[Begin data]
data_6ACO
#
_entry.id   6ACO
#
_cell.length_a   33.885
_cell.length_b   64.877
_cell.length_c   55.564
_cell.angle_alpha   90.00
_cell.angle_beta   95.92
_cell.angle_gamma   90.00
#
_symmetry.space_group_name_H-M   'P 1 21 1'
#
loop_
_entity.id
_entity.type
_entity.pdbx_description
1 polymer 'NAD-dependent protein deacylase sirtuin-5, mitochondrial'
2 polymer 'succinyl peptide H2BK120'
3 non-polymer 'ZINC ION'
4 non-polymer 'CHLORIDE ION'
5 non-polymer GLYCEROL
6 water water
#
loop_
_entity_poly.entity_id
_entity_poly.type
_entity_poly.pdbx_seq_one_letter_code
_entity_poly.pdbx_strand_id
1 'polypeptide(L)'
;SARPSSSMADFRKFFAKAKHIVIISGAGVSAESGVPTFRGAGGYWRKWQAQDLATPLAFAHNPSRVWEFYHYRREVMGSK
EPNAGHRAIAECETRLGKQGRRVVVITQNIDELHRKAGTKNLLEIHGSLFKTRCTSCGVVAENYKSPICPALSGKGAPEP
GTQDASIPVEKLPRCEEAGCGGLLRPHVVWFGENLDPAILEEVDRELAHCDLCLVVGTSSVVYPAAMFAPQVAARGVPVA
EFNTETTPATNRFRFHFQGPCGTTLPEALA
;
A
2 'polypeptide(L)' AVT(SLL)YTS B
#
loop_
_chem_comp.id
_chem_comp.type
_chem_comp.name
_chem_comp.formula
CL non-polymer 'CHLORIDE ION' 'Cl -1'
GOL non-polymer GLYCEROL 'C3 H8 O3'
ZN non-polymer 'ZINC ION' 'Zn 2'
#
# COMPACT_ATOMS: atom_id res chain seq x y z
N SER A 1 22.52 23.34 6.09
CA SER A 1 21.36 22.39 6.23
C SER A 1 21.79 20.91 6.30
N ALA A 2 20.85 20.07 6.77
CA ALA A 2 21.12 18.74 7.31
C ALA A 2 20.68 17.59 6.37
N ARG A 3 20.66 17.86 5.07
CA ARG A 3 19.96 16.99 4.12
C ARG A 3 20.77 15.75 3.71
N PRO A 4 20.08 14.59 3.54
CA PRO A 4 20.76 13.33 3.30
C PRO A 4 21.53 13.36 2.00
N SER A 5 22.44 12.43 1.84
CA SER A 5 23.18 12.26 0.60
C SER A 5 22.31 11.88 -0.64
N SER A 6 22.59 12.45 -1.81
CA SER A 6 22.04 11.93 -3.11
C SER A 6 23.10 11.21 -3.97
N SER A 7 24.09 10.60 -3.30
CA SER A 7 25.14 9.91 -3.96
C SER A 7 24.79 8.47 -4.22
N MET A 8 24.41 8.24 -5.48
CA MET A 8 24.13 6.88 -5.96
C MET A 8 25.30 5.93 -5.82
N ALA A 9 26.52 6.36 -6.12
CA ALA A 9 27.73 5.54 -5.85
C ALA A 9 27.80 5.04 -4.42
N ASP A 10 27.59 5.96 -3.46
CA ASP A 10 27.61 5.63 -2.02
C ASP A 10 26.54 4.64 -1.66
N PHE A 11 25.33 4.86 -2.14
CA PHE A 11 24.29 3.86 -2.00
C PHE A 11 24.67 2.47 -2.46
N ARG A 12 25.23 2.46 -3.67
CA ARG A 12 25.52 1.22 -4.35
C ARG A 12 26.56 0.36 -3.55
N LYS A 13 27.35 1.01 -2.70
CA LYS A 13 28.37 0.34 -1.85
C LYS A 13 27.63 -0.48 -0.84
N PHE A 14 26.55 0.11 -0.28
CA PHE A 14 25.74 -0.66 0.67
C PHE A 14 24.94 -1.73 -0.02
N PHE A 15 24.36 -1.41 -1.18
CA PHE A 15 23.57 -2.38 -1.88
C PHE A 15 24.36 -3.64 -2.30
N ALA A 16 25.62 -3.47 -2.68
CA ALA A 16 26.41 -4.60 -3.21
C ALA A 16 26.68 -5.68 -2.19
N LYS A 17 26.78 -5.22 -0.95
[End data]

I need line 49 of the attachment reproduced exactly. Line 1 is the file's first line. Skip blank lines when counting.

N SER A 1 22.52 23.34 6.09